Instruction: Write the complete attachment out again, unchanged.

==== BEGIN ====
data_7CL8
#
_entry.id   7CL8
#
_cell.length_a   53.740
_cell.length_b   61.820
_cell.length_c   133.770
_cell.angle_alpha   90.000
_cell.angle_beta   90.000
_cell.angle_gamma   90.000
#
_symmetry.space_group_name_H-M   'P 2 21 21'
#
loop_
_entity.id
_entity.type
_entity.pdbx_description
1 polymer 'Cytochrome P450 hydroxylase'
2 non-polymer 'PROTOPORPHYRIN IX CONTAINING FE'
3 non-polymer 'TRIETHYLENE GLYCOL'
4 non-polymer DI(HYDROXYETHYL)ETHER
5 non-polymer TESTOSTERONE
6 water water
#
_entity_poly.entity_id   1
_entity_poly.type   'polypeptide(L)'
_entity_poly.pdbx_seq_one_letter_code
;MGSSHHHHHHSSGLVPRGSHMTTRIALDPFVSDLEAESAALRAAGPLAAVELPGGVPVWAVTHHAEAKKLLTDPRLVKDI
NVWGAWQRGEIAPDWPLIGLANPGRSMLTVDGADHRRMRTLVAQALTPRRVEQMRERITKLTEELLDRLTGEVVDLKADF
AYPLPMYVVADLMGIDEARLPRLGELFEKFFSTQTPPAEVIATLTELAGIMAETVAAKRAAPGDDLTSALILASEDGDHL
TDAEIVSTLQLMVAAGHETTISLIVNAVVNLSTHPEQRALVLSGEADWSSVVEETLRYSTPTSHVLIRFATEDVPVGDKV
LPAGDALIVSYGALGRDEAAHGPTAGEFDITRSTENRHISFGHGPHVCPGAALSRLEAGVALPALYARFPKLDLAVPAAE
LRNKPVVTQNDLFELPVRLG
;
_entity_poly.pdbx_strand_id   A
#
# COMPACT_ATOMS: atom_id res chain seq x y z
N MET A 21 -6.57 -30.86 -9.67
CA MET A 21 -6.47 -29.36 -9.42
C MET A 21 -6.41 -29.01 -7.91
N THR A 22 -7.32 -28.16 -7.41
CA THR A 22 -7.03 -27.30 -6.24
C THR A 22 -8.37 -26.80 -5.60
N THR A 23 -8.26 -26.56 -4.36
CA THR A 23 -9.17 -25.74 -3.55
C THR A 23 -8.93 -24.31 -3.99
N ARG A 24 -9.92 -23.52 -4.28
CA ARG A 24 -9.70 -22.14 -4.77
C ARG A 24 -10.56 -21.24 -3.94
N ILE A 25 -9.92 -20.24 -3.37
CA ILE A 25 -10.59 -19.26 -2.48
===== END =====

data_7CL8
#
_entry.id   7CL8
#
_cell.length_a   53.740
_cell.length_b   61.820
_cell.length_c   133.770
_cell.angle_alpha   90.000
_cell.angle_beta   90.000
_cell.angle_gamma   90.000
#
_symmetry.space_group_name_H-M   'P 2 21 21'
#
loop_
_entity.id
_entity.type
_entity.pdbx_description
1 polymer 'Cytochrome P450 hydroxylase'
2 non-polymer 'PROTOPORPHYRIN IX CONTAINING FE'
3 non-polymer 'TRIETHYLENE GLYCOL'
4 non-polymer DI(HYDROXYETHYL)ETHER
5 non-polymer TESTOSTERONE
6 water water
#
_entity_poly.entity_id   1
_entity_poly.type   'polypeptide(L)'
_entity_poly.pdbx_seq_one_letter_code
;MGSSHHHHHHSSGLVPRGSHMTTRIALDPFVSDLEAESAALRAAGPLAAVELPGGVPVWAVTHHAEAKKLLTDPRLVKDI
NVWGAWQRGEIAPDWPLIGLANPGRSMLTVDGADHRRMRTLVAQALTPRRVEQMRERITKLTEELLDRLTGEVVDLKADF
AYPLPMYVVADLMGIDEARLPRLGELFEKFFSTQTPPAEVIATLTELAGIMAETVAAKRAAPGDDLTSALILASEDGDHL
TDAEIVSTLQLMVAAGHETTISLIVNAVVNLSTHPEQRALVLSGEADWSSVVEETLRYSTPTSHVLIRFATEDVPVGDKV
LPAGDALIVSYGALGRDEAAHGPTAGEFDITRSTENRHISFGHGPHVCPGAALSRLEAGVALPALYARFPKLDLAVPAAE
LRNKPVVTQNDLFELPVRLG
;
_entity_poly.pdbx_strand_id   A
#
# COMPACT_ATOMS: atom_id res chain seq x y z
N MET A 21 -6.57 -30.86 -9.67
CA MET A 21 -6.47 -29.36 -9.42
C MET A 21 -6.41 -29.01 -7.91
N THR A 22 -7.32 -28.16 -7.41
CA THR A 22 -7.03 -27.30 -6.24
C THR A 22 -8.37 -26.80 -5.60
N THR A 23 -8.26 -26.56 -4.36
CA THR A 23 -9.17 -25.74 -3.55
C THR A 23 -8.93 -24.31 -3.99
N ARG A 24 -9.92 -23.52 -4.28
CA ARG A 24 -9.70 -22.14 -4.77
C ARG A 24 -10.56 -21.24 -3.94
N ILE A 25 -9.92 -20.24 -3.37
CA ILE A 25 -10.59 -19.26 -2.48